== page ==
The UK government has published its impact report for the three-tier COVID-19 alert system, which ...
Latest News
Professor Chris Whitty, the chief medical officer for England, has said exercise and physical activity ...
Latest News
Nick Whitcombe, the independent gym owner who refused to shut his gym during the October ...
Latest News
This year's UK government Spending Review, announced in Parliament by chancellor Rishi Sunak on 25 ...
Latest News
Up to 100k people will benefit from the free gym and physical activity sessions, thanks ...
Latest News
To the relief of the sector, the UK government confirmed yesterday (23 November) that gyms, ...
Latest News
Closing gyms and leisure facilities during any possible future lockdown would be "unthinkable", according to ...
Opinion
promotion
Jetts Fitness CEO, Elaine Jobson has adapted and simplified Maslow’s Hierarchy of Needs to better fit the company – built on a foundation of company vision, purpose, and values; which Elaine believes should permeate through everything Jetts does.
Opinion: Jetts Fitness – Brilliant Basics, Maslow’s Hierarchy of Needs, and Net Promoter Score®
Featured supplier news
Featured supplier: Red Light Rising teams up with ITRM Clinic to supply red light therapy for injured athletes
Red light therapy equipment supplier, Red Light Rising, has partnered with Aidan Robinson of ITRM Clinic in the UK
Featured supplier news
Featured supplier: Anytime Fitness partners with Gympass across UK and Ireland
Anytime Fitness, the UK’s leading 24/7 high-spec gym operator, has partnered with Gympass to give its corporate members access to over 170 clubs across UK and Ireland.
Company profiles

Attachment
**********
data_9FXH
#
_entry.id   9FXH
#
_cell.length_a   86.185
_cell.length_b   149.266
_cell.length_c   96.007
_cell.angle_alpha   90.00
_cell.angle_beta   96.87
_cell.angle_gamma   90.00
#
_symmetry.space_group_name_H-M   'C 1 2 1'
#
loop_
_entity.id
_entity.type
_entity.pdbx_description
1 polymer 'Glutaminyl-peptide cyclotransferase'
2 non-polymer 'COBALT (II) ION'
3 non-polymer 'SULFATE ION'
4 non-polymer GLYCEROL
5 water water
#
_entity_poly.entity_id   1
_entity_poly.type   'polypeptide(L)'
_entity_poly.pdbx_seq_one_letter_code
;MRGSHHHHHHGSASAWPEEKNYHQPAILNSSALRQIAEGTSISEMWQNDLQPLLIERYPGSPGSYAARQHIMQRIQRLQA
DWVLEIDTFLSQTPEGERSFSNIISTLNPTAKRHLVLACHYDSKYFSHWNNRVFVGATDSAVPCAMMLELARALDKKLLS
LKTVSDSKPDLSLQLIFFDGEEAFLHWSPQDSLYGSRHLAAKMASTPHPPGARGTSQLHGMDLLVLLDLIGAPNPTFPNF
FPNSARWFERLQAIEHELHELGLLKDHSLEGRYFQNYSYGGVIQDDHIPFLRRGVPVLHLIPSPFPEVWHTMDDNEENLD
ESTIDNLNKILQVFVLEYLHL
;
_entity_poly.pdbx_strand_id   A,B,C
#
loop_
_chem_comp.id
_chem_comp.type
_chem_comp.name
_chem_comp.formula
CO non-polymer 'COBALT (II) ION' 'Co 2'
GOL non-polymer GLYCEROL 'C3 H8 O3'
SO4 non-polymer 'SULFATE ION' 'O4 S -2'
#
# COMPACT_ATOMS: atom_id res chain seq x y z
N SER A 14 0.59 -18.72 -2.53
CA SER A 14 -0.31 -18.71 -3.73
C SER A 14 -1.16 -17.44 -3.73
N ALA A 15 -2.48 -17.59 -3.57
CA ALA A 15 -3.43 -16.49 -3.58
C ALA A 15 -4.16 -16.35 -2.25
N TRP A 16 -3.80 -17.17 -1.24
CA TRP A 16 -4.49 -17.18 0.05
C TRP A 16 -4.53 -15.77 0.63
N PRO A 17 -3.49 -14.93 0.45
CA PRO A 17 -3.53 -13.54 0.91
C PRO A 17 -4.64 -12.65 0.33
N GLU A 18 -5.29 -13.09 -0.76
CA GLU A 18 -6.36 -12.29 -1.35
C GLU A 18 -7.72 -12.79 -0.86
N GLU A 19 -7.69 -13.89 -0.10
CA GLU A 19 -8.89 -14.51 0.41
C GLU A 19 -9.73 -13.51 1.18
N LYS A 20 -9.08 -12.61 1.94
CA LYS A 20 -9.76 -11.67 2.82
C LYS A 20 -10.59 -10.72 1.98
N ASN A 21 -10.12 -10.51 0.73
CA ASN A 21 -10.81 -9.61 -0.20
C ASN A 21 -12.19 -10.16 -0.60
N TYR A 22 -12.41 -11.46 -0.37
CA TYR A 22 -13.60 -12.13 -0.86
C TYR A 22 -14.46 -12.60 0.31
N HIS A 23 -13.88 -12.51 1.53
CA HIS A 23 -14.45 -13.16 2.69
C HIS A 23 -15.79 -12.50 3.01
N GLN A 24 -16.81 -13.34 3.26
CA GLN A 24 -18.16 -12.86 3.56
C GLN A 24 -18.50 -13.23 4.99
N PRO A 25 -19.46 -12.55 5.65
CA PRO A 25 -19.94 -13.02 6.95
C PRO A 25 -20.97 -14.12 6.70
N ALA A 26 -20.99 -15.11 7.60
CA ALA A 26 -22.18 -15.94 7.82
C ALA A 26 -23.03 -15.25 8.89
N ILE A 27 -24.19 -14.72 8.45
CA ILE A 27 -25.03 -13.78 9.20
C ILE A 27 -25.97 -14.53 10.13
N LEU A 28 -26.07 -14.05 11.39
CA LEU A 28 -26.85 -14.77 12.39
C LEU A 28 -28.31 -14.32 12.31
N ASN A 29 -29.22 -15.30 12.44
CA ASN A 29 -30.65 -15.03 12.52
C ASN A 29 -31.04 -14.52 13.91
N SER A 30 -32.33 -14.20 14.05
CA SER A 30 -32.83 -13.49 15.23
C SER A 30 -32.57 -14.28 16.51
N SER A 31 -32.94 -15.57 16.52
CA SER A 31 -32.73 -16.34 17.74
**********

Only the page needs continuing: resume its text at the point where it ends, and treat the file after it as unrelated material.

Company profile: EMD UK
EMD UK is the national governing body for group exercise. Funded by Sport England, EMD ...
Company profiles
Company profile: Healthcheck Services Ltd
Here at Healthcheck Services, we want to empower you, your clients & your staff to ...
Catalogue Gallery
Click on a catalogue to view it online
Directory
Uniforms
Service Sport: Uniforms
Fitness equipment
TRX Training: Fitness equipment
Fitness Software
FunXtion International BV: Fitness Software
Direct debit solutions
Harlands Group: Direct debit solutions
Member feedback software
AskNicely: Member feedback software
Red Light Therapy
 Red Light Rising: Red Light Therapy
Independent service & maintenance
Servicesport UK Limited: Independent service & maintenance
Gym flooring
REGUPOL/Berleburger Schaumstoffwerk (BSW): Gym flooring
Whole body cryotherapy
Zimmer MedizinSysteme GmbH / icelab: Whole body cryotherapy
Management software
fibodo Limited: Management software
Property & Tenders
11 - 25 Union St, London SE1 1SD
Bankside Open Spaces Trust
Property & Tenders
Waltham Abbey, Essex
Lee Valley Regional Park Authority
Property & Tenders
Diary dates
09 Dec 2020
Raffles City Convention Centre, Singapore, Singapore
Diary dates
02-04 Feb 2021
Ericsson Exhibition Hall, Ricoh Arena, Coventry, United Kingdom
Diary dates
23-26 Feb 2021
IFEMA, Madrid, Spain
Diary dates
03-04 Mar 2021
NEC, Birmingham, United Kingdom
Diary dates
03-06 Jun 2021
Expo Centre & Riviera di Rimini, Italy
Diary dates
16-17 Jun 2021
ExCeL London, London, United Kingdom
Diary dates
21-24 Sep 2021
Messe Stuttgart, Germany
Diary dates
01-07 Dec 2022
tbc, Dunedin, New Zealand
Diary dates
Search news, features & products:
Find a supplier:
fibodo Limited
fibodo Limited